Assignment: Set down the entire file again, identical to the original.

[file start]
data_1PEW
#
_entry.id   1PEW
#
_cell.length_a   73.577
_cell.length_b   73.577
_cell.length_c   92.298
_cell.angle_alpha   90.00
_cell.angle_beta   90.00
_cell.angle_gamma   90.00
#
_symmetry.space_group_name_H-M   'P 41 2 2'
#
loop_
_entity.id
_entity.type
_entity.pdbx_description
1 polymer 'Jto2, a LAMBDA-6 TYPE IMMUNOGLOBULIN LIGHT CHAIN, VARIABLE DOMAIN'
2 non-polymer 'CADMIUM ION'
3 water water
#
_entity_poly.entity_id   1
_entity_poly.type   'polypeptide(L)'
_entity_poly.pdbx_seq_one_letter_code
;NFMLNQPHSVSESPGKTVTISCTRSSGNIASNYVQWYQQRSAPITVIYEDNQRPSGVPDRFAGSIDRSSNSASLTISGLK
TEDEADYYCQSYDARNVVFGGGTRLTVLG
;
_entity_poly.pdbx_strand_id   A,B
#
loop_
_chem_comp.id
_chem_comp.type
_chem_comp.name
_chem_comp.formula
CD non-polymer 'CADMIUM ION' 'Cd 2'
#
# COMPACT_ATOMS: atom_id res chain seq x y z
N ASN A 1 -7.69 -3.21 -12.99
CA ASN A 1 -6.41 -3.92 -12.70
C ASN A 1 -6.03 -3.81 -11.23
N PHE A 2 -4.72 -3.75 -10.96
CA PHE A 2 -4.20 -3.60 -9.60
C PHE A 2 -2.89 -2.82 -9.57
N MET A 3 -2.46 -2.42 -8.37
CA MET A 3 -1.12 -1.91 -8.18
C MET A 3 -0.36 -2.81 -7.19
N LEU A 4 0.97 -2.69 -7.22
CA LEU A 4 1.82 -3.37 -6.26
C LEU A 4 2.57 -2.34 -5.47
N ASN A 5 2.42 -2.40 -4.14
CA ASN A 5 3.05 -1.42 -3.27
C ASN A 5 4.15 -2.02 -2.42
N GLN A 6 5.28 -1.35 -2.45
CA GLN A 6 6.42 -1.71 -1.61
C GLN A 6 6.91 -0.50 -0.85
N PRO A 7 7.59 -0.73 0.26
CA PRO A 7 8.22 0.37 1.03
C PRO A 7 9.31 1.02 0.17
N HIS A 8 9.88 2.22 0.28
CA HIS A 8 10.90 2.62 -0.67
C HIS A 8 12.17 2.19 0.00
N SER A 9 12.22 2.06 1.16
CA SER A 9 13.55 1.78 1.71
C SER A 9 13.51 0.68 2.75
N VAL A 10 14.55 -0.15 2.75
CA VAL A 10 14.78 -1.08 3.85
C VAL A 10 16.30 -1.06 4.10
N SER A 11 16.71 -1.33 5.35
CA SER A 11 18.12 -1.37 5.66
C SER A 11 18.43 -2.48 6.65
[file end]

data_1PEW
#
_entry.id   1PEW
#
_cell.length_a   73.577
_cell.length_b   73.577
_cell.length_c   92.298
_cell.angle_alpha   90.00
_cell.angle_beta   90.00
_cell.angle_gamma   90.00
#
_symmetry.space_group_name_H-M   'P 41 2 2'
#
loop_
_entity.id
_entity.type
_entity.pdbx_description
1 polymer 'Jto2, a LAMBDA-6 TYPE IMMUNOGLOBULIN LIGHT CHAIN, VARIABLE DOMAIN'
2 non-polymer 'CADMIUM ION'
3 water water
#
_entity_poly.entity_id   1
_entity_poly.type   'polypeptide(L)'
_entity_poly.pdbx_seq_one_letter_code
;NFMLNQPHSVSESPGKTVTISCTRSSGNIASNYVQWYQQRSAPITVIYEDNQRPSGVPDRFAGSIDRSSNSASLTISGLK
TEDEADYYCQSYDARNVVFGGGTRLTVLG
;
_entity_poly.pdbx_strand_id   A,B
#
loop_
_chem_comp.id
_chem_comp.type
_chem_comp.name
_chem_comp.formula
CD non-polymer 'CADMIUM ION' 'Cd 2'
#
# COMPACT_ATOMS: atom_id res chain seq x y z
N ASN A 1 -7.69 -3.21 -12.99
CA ASN A 1 -6.41 -3.92 -12.70
C ASN A 1 -6.03 -3.81 -11.23
N PHE A 2 -4.72 -3.75 -10.96
CA PHE A 2 -4.20 -3.60 -9.60
C PHE A 2 -2.89 -2.82 -9.57
N MET A 3 -2.46 -2.42 -8.37
CA MET A 3 -1.12 -1.91 -8.18
C MET A 3 -0.36 -2.81 -7.19
N LEU A 4 0.97 -2.69 -7.22
CA LEU A 4 1.82 -3.37 -6.26
C LEU A 4 2.57 -2.34 -5.47
N ASN A 5 2.42 -2.40 -4.14
CA ASN A 5 3.05 -1.42 -3.27
C ASN A 5 4.15 -2.02 -2.42
N GLN A 6 5.28 -1.35 -2.45
CA GLN A 6 6.42 -1.71 -1.61
C GLN A 6 6.91 -0.50 -0.85
N PRO A 7 7.59 -0.73 0.26
CA PRO A 7 8.22 0.37 1.03
C PRO A 7 9.31 1.02 0.17
N HIS A 8 9.88 2.22 0.28
CA HIS A 8 10.90 2.62 -0.67
C HIS A 8 12.17 2.19 0.00
N SER A 9 12.22 2.06 1.16
CA SER A 9 13.55 1.78 1.71
C SER A 9 13.51 0.68 2.75
N VAL A 10 14.55 -0.15 2.75
CA VAL A 10 14.78 -1.08 3.85
C VAL A 10 16.30 -1.06 4.10
N SER A 11 16.71 -1.33 5.35
CA SER A 11 18.12 -1.37 5.66
C SER A 11 18.43 -2.48 6.65